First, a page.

Vin Scully broadcast his final game at Dodger Stadium Sunday, addressed the crowd for about 90 seconds, followed by the playing of a recording of his singing “Wind Beneath My Wings.”
“I am terribly embarrassed,” Scully told following the Los Angeles Dodgers 4-3 victory 10-inning over the Colorado Rockies that assured them of their fourth consecutive National League West Division championship.
“I was hoping that we would win the game 10-0 and there would be no tension and it would be a nice, easy day because I have a very, very small modest contribution on my last day,” Scully told the crowd announced at 51,962.
“I have always felt that you folks in the stands have been far, far important to me. You have given me enthusiasm. You have given me young at heart."
“Believe me when I tell you I’ve needed you far more than you neededme. I wanted to try and express my appreciation to all the players, God bless them, and to all you folks here in the ballpark."
“It’s a very modest thing. I sang this for my wife. It was a loving gesture. You know the song, `Wind Beneath My Wings.’
“That’s what you are. You are the wind beneath the team’s wings. You’re my wind. I know it’s modest. I know it’s an amateur. Do you mind listening?”
After the crowd cheered, the recording played, while Scully had his left arm around his wife Sandra.
Dodger batters tipped their helmets to Scully before their first at-bats and several of his grandchildren visited him in the broadcast booth.
Charlie Culberson’s first homer of the season broke a tie with two outs in the bottom of the 10th inning. The Dodgers tied the score when Corey Seager hit a solo home run with two outs in the bottom of the ninth.
Colorado had taken a 3-2 lead in the top of the ninth inning when David Dahl hit a solo homer with two outs on a 1-2 pitch from relief ace Kenley Jansen.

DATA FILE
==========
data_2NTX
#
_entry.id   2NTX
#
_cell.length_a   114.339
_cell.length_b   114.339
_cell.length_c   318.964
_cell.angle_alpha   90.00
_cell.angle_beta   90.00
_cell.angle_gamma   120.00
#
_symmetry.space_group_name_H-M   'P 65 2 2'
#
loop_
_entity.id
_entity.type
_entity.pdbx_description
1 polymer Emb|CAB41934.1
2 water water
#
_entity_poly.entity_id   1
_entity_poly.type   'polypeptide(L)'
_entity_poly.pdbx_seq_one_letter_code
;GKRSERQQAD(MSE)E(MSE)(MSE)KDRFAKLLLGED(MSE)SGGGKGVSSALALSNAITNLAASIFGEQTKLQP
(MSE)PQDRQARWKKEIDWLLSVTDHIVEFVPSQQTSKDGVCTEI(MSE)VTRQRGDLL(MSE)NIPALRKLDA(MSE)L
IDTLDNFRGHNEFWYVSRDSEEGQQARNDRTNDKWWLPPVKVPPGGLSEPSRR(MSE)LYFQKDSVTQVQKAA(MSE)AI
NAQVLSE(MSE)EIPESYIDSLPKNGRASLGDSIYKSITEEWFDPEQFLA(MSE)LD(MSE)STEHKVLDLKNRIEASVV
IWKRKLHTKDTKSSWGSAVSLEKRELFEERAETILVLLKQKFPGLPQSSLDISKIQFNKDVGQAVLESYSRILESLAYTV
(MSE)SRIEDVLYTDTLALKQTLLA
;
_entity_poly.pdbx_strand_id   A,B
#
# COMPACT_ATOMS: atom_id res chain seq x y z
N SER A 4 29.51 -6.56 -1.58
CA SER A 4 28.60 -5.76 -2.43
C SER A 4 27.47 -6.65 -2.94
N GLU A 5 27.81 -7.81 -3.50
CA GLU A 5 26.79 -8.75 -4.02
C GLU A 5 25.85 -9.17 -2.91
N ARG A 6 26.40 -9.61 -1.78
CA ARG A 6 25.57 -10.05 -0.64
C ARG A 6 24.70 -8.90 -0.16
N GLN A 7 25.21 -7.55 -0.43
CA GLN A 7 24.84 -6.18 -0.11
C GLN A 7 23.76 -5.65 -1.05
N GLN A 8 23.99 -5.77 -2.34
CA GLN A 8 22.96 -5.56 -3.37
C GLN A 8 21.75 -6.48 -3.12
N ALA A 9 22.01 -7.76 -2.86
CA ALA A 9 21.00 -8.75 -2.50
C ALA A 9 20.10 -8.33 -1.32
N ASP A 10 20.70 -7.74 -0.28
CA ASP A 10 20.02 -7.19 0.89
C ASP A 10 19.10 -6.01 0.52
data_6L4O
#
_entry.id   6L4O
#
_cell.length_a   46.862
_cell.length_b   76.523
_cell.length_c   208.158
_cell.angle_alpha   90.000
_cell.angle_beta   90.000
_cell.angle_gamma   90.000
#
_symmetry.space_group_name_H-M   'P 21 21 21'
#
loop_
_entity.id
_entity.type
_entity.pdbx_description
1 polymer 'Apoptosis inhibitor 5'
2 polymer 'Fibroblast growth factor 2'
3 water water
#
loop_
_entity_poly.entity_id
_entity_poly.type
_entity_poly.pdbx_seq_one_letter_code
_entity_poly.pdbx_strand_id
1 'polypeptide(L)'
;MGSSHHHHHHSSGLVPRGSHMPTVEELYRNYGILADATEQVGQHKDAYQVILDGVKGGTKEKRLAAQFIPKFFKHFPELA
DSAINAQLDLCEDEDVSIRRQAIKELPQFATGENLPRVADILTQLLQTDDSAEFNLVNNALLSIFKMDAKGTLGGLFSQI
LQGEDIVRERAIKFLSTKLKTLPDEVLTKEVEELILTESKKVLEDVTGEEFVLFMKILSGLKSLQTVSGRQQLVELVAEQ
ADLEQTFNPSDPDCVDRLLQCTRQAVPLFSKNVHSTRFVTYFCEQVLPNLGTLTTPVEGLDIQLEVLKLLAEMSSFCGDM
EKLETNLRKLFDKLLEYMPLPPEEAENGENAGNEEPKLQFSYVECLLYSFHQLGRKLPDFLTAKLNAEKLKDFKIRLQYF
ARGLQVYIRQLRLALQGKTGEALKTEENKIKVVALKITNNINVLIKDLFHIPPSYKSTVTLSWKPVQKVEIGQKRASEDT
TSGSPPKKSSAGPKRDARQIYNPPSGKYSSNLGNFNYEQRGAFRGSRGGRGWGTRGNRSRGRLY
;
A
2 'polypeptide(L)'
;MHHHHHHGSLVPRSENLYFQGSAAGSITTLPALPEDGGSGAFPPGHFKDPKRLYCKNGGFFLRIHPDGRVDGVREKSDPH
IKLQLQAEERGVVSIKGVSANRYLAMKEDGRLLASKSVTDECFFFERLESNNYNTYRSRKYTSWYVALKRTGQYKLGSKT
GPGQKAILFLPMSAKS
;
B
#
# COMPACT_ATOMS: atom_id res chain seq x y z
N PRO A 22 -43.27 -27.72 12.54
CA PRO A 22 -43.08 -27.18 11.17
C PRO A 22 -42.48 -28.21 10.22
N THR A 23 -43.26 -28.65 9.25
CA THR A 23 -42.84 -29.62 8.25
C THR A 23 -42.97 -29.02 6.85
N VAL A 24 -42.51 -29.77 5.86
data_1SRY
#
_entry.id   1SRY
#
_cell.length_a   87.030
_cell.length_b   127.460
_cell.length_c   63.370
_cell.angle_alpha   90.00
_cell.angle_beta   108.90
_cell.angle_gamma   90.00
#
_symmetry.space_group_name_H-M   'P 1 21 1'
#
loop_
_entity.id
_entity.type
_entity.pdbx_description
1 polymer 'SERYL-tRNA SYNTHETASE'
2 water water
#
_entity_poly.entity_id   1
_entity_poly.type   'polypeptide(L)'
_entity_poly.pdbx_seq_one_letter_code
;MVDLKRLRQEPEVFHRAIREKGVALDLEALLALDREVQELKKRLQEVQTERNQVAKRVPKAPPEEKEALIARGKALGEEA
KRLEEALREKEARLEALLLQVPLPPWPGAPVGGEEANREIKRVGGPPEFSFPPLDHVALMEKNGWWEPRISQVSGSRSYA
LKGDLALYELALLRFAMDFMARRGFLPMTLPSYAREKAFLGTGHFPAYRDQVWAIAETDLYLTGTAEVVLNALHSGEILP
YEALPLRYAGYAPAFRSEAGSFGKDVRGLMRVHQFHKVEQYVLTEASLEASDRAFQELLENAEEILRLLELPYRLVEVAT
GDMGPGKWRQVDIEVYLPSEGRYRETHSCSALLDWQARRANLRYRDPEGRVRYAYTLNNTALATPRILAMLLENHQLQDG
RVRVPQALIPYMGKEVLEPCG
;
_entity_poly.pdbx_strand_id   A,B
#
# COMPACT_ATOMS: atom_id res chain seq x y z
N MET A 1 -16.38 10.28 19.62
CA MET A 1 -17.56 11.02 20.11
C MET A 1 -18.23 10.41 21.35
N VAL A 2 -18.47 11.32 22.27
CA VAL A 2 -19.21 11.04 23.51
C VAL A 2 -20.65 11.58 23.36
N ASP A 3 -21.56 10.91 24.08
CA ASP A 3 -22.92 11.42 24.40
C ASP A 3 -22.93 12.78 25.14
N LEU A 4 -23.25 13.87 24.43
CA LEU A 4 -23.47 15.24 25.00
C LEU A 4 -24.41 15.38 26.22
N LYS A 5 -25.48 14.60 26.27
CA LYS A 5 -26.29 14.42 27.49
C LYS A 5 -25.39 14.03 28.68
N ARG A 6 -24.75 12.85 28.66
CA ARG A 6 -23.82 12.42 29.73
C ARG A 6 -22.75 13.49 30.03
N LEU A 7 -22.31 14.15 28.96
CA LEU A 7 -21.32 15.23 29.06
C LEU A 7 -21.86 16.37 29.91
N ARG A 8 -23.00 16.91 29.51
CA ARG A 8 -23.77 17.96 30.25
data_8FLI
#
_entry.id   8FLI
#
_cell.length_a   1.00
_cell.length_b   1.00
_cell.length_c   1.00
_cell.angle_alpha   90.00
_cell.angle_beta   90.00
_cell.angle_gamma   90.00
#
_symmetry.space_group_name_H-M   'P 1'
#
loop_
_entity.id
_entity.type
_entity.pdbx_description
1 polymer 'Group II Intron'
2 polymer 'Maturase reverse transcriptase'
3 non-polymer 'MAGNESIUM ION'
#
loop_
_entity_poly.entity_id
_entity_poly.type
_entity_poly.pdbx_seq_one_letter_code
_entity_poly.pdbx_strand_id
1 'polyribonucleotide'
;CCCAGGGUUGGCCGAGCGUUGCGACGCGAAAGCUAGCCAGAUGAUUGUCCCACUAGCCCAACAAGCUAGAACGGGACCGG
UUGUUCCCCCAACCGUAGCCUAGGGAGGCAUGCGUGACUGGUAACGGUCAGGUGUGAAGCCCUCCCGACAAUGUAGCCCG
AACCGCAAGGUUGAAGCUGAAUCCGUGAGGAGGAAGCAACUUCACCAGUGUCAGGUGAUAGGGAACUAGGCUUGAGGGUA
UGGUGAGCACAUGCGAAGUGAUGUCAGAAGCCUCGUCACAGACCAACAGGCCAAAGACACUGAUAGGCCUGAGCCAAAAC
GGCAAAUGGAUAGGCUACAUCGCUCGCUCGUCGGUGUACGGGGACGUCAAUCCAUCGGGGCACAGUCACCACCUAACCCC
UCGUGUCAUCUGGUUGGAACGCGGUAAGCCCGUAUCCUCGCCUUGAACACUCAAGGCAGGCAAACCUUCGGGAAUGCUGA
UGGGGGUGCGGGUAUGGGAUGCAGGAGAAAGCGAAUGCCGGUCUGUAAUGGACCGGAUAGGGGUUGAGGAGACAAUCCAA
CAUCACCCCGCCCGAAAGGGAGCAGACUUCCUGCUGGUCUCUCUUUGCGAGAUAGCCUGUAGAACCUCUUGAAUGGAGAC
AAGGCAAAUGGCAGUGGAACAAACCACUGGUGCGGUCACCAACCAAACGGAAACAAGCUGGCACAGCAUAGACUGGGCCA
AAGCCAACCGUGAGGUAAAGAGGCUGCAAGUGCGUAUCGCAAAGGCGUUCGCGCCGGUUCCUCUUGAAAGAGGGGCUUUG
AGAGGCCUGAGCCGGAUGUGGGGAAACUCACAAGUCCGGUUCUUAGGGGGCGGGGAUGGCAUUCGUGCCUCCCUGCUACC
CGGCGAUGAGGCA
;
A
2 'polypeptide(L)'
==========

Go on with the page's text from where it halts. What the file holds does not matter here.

The 88-year-old Scully has said his final game will be next Sunday, when the Dodgers will be playing in San Francisco, because it comes 80 years to the day when he saw a sign at a laundry in his native New York City reporting the score of Game 2 of the World Series that day — New York Yankees 18, New York Giants 4, that prompted him to become a baseball fan.
“It seems like the plan was laid out for me, and all I had to do was follow the instructions,” Scully said.
On the day after his final game, Scully said “maybe the first thing I’ll do is take my watch off and put it in the drawer and just think ‘I can do anything I want,’ which probably will be have a nice breakfast, read the papers, maybe take a walk and get a good book and read that book.”
Scully said that in retirement he’ll most miss “the people who have just made me feel so much at home.”
Scully’s 67 seasons with the Dodgers is the longest tenure for a broadcaster with a team. He has been the Dodgers’ No. 1 broadcaster since 1954.
Either on the team or NBC broadcasts, Scully has called such memorable moments by the Dodgers (or their opponents) as Kirk Gibson’s pinch-hit home run in the bottom of the ninth inning of Game 1 of the 1988 World Series, Sandy Koufax’s perfect game in 1965, New York Yankee pitcher Don Larsen’s perfect game against the Dodgers in the 1956 World Series and Hank Aaron’s record-
setting 715th home run.
Scully’s many honors include the Ford C. Frick Award, presented annually by the Baseball Hall of Fame to a broadcaster for “major contributions to baseball” and being named the greatest sportscaster by the American Sportscasters Association.
A ranking system devised by author Curt Smith for his 2005 book “Voices of the Game” determined that Scully was baseball’s greatest announcer, giving him a perfect score of 100, based on such factors as longevity, language, popularity and persona.
Scully said he would like to be remembered as “a good, honest man, a good husband, a good father, a good grandfather. I’m not even thinking about sports announcing.”